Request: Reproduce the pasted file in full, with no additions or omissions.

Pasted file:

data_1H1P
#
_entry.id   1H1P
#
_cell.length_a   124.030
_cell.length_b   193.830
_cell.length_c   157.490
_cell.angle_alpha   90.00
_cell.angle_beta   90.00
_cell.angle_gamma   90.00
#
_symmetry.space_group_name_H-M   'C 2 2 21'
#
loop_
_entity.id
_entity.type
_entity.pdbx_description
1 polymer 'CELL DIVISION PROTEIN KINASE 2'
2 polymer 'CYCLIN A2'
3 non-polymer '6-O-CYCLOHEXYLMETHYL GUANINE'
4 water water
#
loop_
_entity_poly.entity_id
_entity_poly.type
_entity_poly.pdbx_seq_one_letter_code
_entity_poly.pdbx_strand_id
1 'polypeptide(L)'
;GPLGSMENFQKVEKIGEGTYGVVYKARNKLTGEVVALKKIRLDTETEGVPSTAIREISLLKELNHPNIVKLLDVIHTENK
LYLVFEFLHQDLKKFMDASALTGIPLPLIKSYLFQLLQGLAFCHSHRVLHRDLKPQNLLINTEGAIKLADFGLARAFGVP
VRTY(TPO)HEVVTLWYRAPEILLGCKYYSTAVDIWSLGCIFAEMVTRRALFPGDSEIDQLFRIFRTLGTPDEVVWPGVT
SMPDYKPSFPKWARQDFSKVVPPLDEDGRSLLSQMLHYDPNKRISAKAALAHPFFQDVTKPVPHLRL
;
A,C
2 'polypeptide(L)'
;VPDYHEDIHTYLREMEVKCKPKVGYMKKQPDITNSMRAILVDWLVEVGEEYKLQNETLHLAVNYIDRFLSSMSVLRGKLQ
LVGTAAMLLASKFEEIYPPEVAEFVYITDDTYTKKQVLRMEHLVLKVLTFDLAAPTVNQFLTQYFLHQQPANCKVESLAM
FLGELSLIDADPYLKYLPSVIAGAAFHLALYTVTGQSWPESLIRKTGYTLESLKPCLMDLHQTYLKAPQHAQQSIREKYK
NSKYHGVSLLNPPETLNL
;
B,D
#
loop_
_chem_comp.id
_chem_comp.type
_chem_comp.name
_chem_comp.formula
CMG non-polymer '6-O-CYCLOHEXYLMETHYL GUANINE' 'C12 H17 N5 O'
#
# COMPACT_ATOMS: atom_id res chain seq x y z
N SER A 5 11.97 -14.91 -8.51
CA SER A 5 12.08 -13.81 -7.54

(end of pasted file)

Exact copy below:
data_1H1P
#
_entry.id   1H1P
#
_cell.length_a   124.030
_cell.length_b   193.830
_cell.length_c   157.490
_cell.angle_alpha   90.00
_cell.angle_beta   90.00
_cell.angle_gamma   90.00
#
_symmetry.space_group_name_H-M   'C 2 2 21'
#
loop_
_entity.id
_entity.type
_entity.pdbx_description
1 polymer 'CELL DIVISION PROTEIN KINASE 2'
2 polymer 'CYCLIN A2'
3 non-polymer '6-O-CYCLOHEXYLMETHYL GUANINE'
4 water water
#
loop_
_entity_poly.entity_id
_entity_poly.type
_entity_poly.pdbx_seq_one_letter_code
_entity_poly.pdbx_strand_id
1 'polypeptide(L)'
;GPLGSMENFQKVEKIGEGTYGVVYKARNKLTGEVVALKKIRLDTETEGVPSTAIREISLLKELNHPNIVKLLDVIHTENK
LYLVFEFLHQDLKKFMDASALTGIPLPLIKSYLFQLLQGLAFCHSHRVLHRDLKPQNLLINTEGAIKLADFGLARAFGVP
VRTY(TPO)HEVVTLWYRAPEILLGCKYYSTAVDIWSLGCIFAEMVTRRALFPGDSEIDQLFRIFRTLGTPDEVVWPGVT
SMPDYKPSFPKWARQDFSKVVPPLDEDGRSLLSQMLHYDPNKRISAKAALAHPFFQDVTKPVPHLRL
;
A,C
2 'polypeptide(L)'
;VPDYHEDIHTYLREMEVKCKPKVGYMKKQPDITNSMRAILVDWLVEVGEEYKLQNETLHLAVNYIDRFLSSMSVLRGKLQ
LVGTAAMLLASKFEEIYPPEVAEFVYITDDTYTKKQVLRMEHLVLKVLTFDLAAPTVNQFLTQYFLHQQPANCKVESLAM
FLGELSLIDADPYLKYLPSVIAGAAFHLALYTVTGQSWPESLIRKTGYTLESLKPCLMDLHQTYLKAPQHAQQSIREKYK
NSKYHGVSLLNPPETLNL
;
B,D
#
loop_
_chem_comp.id
_chem_comp.type
_chem_comp.name
_chem_comp.formula
CMG non-polymer '6-O-CYCLOHEXYLMETHYL GUANINE' 'C12 H17 N5 O'
#
# COMPACT_ATOMS: atom_id res chain seq x y z
N SER A 5 11.97 -14.91 -8.51
CA SER A 5 12.08 -13.81 -7.54